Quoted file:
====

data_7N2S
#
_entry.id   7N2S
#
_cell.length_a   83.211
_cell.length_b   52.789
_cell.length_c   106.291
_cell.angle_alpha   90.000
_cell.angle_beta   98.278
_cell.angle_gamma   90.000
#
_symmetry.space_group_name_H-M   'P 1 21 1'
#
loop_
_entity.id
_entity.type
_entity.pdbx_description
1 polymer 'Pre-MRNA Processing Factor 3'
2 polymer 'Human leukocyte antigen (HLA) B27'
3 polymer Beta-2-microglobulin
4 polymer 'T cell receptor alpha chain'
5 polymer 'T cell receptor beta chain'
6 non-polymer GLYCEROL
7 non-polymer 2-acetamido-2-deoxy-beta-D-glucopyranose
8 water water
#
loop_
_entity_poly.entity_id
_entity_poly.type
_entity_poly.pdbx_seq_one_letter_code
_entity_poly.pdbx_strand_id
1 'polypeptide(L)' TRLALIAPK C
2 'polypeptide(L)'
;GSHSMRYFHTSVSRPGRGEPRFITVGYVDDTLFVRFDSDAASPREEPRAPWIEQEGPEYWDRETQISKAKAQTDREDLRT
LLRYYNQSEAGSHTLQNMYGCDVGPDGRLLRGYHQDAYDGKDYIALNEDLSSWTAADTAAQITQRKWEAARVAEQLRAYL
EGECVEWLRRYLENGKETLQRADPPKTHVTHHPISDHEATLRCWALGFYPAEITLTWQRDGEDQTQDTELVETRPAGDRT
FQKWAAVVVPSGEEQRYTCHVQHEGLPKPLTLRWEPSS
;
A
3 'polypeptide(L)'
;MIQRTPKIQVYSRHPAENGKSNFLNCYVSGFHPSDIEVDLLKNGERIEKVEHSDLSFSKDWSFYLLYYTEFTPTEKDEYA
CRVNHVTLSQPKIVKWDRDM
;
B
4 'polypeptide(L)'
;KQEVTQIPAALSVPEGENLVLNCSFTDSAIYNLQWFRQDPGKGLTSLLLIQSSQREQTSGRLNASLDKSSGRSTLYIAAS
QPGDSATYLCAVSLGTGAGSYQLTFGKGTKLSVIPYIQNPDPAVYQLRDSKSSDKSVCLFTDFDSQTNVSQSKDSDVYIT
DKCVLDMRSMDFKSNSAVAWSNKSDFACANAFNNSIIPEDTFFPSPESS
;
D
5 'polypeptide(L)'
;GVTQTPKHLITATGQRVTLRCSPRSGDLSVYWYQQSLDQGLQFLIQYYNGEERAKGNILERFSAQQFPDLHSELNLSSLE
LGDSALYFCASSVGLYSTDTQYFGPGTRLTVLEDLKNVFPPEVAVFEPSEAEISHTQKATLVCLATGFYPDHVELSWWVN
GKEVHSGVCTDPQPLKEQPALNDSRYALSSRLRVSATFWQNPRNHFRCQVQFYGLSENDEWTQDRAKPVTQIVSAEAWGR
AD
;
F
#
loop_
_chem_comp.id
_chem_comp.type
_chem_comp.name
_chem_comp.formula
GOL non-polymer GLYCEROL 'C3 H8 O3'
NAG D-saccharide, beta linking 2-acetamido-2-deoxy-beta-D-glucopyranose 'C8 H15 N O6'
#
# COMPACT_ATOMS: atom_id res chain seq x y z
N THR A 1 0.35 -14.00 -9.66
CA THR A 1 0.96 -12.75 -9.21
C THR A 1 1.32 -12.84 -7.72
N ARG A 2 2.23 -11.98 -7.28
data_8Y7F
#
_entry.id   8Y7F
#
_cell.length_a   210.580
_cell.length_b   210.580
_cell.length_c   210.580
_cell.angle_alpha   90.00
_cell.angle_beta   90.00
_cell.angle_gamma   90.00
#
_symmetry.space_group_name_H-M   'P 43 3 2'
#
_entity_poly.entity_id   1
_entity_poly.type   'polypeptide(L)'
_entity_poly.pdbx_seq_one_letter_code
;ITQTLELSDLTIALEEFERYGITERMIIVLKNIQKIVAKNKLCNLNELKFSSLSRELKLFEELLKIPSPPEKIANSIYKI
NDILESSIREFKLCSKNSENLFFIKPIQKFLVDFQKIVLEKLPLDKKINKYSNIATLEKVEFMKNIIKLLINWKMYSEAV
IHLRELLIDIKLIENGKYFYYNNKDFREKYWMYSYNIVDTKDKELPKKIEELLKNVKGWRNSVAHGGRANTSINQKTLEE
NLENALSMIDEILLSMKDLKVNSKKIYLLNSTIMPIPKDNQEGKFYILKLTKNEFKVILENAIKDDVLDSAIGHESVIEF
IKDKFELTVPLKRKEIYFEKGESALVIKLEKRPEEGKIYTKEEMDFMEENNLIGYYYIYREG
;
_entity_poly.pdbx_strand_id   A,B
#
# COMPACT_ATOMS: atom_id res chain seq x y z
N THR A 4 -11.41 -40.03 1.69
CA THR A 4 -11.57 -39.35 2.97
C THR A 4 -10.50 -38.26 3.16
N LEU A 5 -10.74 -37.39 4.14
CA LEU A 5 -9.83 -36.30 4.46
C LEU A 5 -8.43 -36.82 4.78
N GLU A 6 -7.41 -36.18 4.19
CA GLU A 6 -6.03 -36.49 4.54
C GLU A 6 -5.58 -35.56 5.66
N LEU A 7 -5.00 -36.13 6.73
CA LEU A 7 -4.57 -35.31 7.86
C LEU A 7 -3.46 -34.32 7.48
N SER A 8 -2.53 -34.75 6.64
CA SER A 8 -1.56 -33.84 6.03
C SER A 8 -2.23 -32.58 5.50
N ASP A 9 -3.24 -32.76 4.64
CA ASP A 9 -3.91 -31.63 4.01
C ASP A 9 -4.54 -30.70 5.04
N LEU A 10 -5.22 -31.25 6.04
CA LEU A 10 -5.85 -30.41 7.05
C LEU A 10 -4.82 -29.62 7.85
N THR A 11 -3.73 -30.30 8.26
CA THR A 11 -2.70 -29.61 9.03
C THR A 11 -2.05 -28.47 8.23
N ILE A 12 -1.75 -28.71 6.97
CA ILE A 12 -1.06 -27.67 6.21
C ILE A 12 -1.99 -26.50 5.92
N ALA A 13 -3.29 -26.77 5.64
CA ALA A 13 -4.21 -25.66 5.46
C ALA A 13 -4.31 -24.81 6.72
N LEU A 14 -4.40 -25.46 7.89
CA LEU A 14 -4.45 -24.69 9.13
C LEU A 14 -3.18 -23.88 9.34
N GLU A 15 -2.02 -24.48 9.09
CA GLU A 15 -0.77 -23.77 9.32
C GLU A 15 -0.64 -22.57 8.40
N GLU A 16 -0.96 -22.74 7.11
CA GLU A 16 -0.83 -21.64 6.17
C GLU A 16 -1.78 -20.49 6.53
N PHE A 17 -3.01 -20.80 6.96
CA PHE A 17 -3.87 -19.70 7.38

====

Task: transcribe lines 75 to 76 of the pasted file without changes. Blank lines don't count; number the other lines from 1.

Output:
#
_cell.length_a   210.580